W. L. Holzapfel

University of California, Berkeley, Berkeley, California, United States

Are you W. L. Holzapfel?

Claim your profile

Publications (289)984.74 Total impact

  • B. Westbrook · A. Cukierman · A. Lee · A. Suzuki · C. Raum · W. Holzapfel
    [Show abstract] [Hide abstract]
    ABSTRACT: We present the development of the next generation of multi-chroic sinuous antenna-coupled transition edge sensor (TES) bolometers optimized for precision measurements of polarization of the cosmic microwave background (CMB) and cosmic foreground. These devices employ a polarization sensitive broadband self-complementary sinuous antenna to feed on-chip band defining filters before delivering the power to load resistors coupled to a TES on a released bolometer island. This technology was originally developed by UC Berkeley and will be deployed by POLARBEAR-2 and SPT-3G in the next year and half. In addition, it is a candidate detector for the LiteBIRD mission which will make all sky CMB and cosmic foreground polarization observations from a satellite platform in the early 2020’s. This works focuses on expanding both the bandwidth and band count per pixel of this technology in order to meet the needs of future CMB missions. This work demonstrates that these devices are well suited for observations between 20 and 380 GHz. This proceeding describes the design, fabrication, and the characterization of three new pixel types: a low-frequency triplexing pixel (LFTP) with bands centered on 40, 60, and 90 GHz, a high-frequency triplexing pixel (HFTP) with bands centered on 220, 280, and 350 GHz, and a mid-frequency tetraplexing pixel with bands (MFTP) centered on 90, 150, 220, and 280 GHz. The average fractional bandwidth of these pixels designs was 36.7, 34.5, and 31.4 % respectively. In addition we found that the polarization modulation efficiency of each band was between 1 and 3 % which is consistent with the polarization efficiency of the wire grid used to take the measurement. Finally, we find that the beams have \({\sim }\)1 % ellipticity for each pixel type. The thermal properties of the bolometers where tuned for characterization in our lab so we do not report on G and noise values as they would be unsuitable for modern CMB experiments.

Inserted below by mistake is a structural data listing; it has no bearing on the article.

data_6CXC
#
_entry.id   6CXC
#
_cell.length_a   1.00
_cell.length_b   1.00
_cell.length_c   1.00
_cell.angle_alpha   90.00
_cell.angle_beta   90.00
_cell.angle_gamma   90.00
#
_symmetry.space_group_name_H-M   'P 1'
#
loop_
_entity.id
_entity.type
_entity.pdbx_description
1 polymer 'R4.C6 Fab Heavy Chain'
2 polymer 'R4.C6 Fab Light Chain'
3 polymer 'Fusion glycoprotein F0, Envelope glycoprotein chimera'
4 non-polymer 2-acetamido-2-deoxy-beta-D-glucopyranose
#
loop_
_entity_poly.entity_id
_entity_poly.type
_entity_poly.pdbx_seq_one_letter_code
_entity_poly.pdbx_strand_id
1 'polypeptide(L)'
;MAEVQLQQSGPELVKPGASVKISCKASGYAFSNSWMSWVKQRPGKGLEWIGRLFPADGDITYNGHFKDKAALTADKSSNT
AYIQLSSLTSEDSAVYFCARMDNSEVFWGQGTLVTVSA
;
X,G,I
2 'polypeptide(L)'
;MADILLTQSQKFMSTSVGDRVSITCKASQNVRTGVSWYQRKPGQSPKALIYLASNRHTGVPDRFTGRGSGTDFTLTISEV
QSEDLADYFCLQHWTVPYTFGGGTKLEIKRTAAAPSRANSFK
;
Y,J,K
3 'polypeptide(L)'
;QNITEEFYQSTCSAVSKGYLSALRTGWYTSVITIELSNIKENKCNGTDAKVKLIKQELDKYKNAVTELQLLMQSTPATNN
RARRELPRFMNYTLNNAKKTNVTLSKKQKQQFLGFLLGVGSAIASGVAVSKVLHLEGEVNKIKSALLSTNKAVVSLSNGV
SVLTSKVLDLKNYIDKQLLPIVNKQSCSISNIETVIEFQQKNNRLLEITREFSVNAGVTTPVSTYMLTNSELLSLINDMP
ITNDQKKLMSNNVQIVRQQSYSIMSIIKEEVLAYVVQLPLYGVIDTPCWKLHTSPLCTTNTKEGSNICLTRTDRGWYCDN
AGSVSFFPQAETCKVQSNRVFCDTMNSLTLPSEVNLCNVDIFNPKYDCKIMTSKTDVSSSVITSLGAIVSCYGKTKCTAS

No preview · Article · Feb 2016 · Journal of Low Temperature Physics
  • Source
    [Show abstract] [Hide abstract]
    ABSTRACT: The readout of transition-edge sensor (TES) bolometers with a large multiplexing factor is key for the next generation Cosmic Microwave Background (CMB) experiment, Polarbear-2, having 7,588 TES bolometers. To enable the large arrays, we have been developing a readout system with a multiplexing factor of 40 in the frequency domain. Extending that architecture to 40 bolometers requires an increase in the bandwidth of the SQUID electronics above 4 MHz. This paper focuses on cryogenic readout and shows how it affects cross talk and the responsivity of the TES bolometers. A series resistance, such as equivalent series resistance (ESR) of capacitors for LC filters, leads to non-linear response of the bolometers. A wiring inductance modulates a voltage across the bolometers and causes cross talk. They should be controlled well to reduce systematic errors in CMB observations. We have been developing a cryogenic readout with a low series impedance and have tuned bolometers in the middle of their transition at a high frequency (> 3 MHz).
    Preview · Article · Dec 2015 · Journal of Low Temperature Physics
  • Source
    [Show abstract] [Hide abstract]